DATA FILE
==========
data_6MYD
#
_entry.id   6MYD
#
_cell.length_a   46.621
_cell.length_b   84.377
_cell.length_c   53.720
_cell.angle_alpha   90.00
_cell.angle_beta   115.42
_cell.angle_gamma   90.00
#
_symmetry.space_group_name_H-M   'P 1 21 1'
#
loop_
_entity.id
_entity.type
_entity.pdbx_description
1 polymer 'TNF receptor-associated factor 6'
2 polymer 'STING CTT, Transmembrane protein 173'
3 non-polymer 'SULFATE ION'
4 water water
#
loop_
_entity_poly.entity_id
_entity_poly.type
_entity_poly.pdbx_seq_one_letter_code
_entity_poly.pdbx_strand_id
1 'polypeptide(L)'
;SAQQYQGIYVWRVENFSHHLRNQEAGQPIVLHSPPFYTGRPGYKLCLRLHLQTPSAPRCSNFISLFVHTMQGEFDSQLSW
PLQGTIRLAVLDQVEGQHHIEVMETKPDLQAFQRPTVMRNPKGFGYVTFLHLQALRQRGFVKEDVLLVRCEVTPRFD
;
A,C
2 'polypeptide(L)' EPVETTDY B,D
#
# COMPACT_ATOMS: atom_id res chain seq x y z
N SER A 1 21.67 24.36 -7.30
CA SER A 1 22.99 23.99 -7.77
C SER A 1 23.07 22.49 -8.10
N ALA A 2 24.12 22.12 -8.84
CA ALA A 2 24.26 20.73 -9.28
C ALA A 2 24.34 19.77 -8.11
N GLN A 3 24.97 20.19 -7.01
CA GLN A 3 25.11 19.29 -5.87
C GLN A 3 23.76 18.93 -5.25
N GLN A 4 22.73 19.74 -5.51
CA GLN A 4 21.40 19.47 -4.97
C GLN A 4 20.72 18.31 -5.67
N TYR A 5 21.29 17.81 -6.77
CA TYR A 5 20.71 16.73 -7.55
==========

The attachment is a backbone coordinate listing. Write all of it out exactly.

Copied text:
data_6MYD
#
_entry.id   6MYD
#
_cell.length_a   46.621
_cell.length_b   84.377
_cell.length_c   53.720
_cell.angle_alpha   90.00
_cell.angle_beta   115.42
_cell.angle_gamma   90.00
#
_symmetry.space_group_name_H-M   'P 1 21 1'
#
loop_
_entity.id
_entity.type
_entity.pdbx_description
1 polymer 'TNF receptor-associated factor 6'
2 polymer 'STING CTT, Transmembrane protein 173'
3 non-polymer 'SULFATE ION'
4 water water
#
loop_
_entity_poly.entity_id
_entity_poly.type
_entity_poly.pdbx_seq_one_letter_code
_entity_poly.pdbx_strand_id
1 'polypeptide(L)'
;SAQQYQGIYVWRVENFSHHLRNQEAGQPIVLHSPPFYTGRPGYKLCLRLHLQTPSAPRCSNFISLFVHTMQGEFDSQLSW
PLQGTIRLAVLDQVEGQHHIEVMETKPDLQAFQRPTVMRNPKGFGYVTFLHLQALRQRGFVKEDVLLVRCEVTPRFD
;
A,C
2 'polypeptide(L)' EPVETTDY B,D
#
# COMPACT_ATOMS: atom_id res chain seq x y z
N SER A 1 21.67 24.36 -7.30
CA SER A 1 22.99 23.99 -7.77
C SER A 1 23.07 22.49 -8.10
N ALA A 2 24.12 22.12 -8.84
CA ALA A 2 24.26 20.73 -9.28
C ALA A 2 24.34 19.77 -8.11
N GLN A 3 24.97 20.19 -7.01
CA GLN A 3 25.11 19.29 -5.87
C GLN A 3 23.76 18.93 -5.25
N GLN A 4 22.73 19.74 -5.51
CA GLN A 4 21.40 19.47 -4.97
C GLN A 4 20.72 18.31 -5.67
N TYR A 5 21.29 17.81 -6.77
CA TYR A 5 20.71 16.73 -7.55